Is Your Date Doing Drugs?
Maybe he’s acting strange. Or she’s super secretive. Here, telltale signs your sweetie has a monkey on his back.
am, 31, is a smart and attractive lawyer-on-the-rise in Washington, D.C. He’s the perfect looks-good-on-paper guy. That’s why fellow lawyer Andrew, 32, was excited at the prospect of dating him. The excitement lasted until Andrew discovered, after several weeks of dating, that ‘perfect Sam’ wasn’t so perfect after all. He had a monkey named Tina on his back.
“I found out the hard way,” says Andrew. “I didn’t know he was
using crystal meth until we were partying one night with his friends, and he was clearly high as a kite. He admitted later that he hid it from me since he knew I wouldn’t like it. I had to stop dating him. It was too dangerous to be around.”
|“He acted like a guy with a secret.”|
Sadly, substance abuse is a common problem for gays and lesbians (according to several studies, it affects gays and lesbians relatively more than the average population). Some of us are more aware of its prevalence than others.
“I hadn’t been around drug users before. I didn’t even know the terminology,” says Chicago native Allan, 26, whose budding relationship with James, 28, came to an abrupt halt after two months. “But I learned the names of the drugs pretty quick by hanging around James and his buddies. Calling these drugs by nicknames sounded so funny at first. Tina is crystal meth. Connie is cocaine. But it wasn’t funny when I realized how it changed him. When using, he became moody and verbally abusive. I couldn’t take it.”
Like Andrew and Allan, you can’t always know upfront if your date has a monkey on his back. But are there early telltale signs to indicate substance abuse? These daters found out the hard way that, while not foolproof, the following traits are red flags:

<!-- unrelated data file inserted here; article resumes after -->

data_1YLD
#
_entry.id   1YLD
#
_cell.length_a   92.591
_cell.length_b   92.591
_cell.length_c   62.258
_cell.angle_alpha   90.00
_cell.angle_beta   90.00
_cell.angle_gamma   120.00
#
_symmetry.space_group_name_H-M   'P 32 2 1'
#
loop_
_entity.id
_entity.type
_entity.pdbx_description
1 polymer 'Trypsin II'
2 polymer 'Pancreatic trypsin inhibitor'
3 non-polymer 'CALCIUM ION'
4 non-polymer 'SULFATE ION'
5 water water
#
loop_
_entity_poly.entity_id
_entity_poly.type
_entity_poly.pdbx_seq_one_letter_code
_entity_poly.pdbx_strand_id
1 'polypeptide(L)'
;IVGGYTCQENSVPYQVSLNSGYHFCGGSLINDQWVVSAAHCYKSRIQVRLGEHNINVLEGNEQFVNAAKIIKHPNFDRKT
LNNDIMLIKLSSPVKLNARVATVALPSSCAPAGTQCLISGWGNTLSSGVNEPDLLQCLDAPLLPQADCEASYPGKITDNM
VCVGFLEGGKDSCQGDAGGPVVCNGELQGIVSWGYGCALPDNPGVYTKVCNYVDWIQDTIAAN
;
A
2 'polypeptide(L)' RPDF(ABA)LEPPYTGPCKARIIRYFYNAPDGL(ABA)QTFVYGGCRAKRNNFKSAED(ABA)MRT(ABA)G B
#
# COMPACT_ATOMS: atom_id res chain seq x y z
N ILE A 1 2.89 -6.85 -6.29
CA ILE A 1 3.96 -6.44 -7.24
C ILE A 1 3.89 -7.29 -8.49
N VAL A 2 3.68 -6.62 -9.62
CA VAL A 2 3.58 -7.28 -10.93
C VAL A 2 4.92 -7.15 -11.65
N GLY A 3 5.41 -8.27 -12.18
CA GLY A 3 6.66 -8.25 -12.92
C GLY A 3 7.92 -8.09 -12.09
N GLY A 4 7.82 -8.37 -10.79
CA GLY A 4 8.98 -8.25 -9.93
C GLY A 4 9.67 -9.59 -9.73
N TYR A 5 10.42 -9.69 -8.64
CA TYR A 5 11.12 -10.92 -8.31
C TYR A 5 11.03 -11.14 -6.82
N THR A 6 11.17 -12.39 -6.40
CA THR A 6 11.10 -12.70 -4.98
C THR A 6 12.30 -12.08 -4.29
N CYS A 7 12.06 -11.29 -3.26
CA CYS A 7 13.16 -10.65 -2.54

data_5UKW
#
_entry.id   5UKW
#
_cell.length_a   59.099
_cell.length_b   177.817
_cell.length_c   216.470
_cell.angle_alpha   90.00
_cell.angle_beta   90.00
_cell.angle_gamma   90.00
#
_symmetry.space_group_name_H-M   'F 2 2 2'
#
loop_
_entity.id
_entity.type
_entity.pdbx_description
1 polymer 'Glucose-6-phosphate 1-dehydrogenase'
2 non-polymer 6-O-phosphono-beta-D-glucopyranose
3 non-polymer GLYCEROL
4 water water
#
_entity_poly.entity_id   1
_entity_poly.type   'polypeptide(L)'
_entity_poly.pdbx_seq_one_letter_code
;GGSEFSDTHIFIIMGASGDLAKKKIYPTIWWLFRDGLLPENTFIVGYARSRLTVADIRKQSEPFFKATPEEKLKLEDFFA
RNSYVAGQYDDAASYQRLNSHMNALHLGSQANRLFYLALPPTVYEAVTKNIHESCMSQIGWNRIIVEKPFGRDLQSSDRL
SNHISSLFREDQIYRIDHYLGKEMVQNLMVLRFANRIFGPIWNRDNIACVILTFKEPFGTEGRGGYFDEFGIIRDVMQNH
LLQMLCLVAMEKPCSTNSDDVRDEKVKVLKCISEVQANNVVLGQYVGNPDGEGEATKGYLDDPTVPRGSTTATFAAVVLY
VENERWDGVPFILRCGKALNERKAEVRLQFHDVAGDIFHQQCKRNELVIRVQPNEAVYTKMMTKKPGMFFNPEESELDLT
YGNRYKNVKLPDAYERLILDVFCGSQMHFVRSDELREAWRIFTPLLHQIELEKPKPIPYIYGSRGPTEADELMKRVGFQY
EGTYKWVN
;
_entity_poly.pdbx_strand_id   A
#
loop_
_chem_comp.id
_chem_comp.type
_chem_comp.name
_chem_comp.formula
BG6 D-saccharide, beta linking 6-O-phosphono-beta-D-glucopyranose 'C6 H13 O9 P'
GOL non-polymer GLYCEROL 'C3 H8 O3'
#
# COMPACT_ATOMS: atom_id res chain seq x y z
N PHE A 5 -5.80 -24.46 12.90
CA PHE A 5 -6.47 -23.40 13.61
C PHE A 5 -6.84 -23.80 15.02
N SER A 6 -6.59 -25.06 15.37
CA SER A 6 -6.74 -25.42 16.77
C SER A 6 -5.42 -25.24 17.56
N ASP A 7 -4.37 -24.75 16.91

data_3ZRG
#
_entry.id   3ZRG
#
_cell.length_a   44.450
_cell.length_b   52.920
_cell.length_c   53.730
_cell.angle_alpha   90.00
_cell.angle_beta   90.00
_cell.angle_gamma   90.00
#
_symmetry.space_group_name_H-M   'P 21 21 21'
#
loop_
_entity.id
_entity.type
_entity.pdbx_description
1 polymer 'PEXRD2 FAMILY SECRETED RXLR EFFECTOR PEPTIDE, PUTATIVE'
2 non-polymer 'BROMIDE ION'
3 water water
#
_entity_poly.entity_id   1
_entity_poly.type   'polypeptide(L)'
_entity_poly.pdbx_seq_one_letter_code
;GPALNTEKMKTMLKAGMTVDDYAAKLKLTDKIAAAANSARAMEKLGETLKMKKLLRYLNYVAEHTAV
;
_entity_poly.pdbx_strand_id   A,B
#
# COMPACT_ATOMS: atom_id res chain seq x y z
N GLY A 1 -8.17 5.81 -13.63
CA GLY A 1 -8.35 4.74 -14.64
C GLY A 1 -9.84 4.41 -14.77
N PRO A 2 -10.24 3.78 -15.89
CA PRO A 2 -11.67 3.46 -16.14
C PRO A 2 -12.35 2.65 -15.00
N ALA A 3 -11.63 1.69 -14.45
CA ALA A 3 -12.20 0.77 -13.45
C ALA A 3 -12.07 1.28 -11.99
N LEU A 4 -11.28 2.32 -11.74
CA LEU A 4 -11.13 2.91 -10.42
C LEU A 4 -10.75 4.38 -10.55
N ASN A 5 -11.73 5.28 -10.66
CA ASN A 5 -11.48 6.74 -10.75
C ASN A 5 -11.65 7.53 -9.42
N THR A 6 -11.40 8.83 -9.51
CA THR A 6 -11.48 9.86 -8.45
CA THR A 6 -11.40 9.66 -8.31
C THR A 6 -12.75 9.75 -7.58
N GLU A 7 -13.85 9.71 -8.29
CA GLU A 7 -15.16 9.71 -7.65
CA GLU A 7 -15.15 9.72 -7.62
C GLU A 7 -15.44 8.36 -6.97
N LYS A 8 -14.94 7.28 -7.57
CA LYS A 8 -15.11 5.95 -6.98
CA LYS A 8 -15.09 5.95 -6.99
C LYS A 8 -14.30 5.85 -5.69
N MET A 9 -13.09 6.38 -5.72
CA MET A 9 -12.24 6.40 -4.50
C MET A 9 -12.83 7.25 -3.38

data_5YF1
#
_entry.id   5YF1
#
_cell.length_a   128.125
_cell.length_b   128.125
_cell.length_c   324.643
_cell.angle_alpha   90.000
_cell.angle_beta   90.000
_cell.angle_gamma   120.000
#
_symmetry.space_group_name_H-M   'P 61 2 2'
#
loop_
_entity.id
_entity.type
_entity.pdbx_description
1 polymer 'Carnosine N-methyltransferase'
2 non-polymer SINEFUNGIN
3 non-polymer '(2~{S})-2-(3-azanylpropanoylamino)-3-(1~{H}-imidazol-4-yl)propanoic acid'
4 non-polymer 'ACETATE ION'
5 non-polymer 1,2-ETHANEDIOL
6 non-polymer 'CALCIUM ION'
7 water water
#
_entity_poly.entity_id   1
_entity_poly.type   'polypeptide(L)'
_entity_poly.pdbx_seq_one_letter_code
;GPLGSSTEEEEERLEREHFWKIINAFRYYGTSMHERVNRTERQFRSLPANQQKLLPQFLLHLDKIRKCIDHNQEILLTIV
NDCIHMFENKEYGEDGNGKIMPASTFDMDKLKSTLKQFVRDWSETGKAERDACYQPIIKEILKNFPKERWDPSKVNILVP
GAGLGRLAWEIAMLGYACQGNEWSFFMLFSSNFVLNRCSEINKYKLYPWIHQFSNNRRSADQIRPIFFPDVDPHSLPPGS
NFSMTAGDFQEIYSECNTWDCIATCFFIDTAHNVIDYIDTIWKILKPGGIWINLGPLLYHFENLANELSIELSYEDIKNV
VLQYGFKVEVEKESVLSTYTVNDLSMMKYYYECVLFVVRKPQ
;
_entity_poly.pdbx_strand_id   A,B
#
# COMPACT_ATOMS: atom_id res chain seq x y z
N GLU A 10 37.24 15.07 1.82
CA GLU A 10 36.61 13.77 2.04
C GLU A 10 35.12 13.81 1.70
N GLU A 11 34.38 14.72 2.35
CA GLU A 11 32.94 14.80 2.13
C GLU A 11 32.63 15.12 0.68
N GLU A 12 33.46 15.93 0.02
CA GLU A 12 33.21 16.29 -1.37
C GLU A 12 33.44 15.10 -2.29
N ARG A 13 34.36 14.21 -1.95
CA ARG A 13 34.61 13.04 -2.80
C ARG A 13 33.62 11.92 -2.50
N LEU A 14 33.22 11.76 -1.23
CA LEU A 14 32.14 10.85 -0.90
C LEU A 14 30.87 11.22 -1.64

Your date socializes with substance abusers.
“Where there’s smoke, there’s often fire,” says Jerry, 46, of Florida. “I saw a charming man for a few months. He was great when we were alone. But he acted completely different around his friends, who were all drug abusers and alcoholics. He was wild, reckless, and insensitive to me. That ultimately ended it.”
Your sweetie is jealous and/or controlling.
“After a few months, my boyfriend Jim would get angry and suspicious,” says Jeff, 34,
who lives in Maryland. “In an accusatory tone, he’d ask me questions like, ‘Who were talking to at that party?” He’d get jealous and angry at me for doing things I actually hadn’t done, like flirting with his friends. I soon recognized the pattern. ‘Angry Jim’ always kicked in when he’d been using.”
|Remember: You can’t control someone else.|
Your date is secretive to an extreme.
“I was seeing a guy who always screened his calls and never wanted me to know much about him,” says William, 36, who lives in New York. “He acted like a guy with a secret, which, it turns out, he was. He abused painkillers and didn’t want me to know.”
Your honey becomes verbally abusive and/or blaming.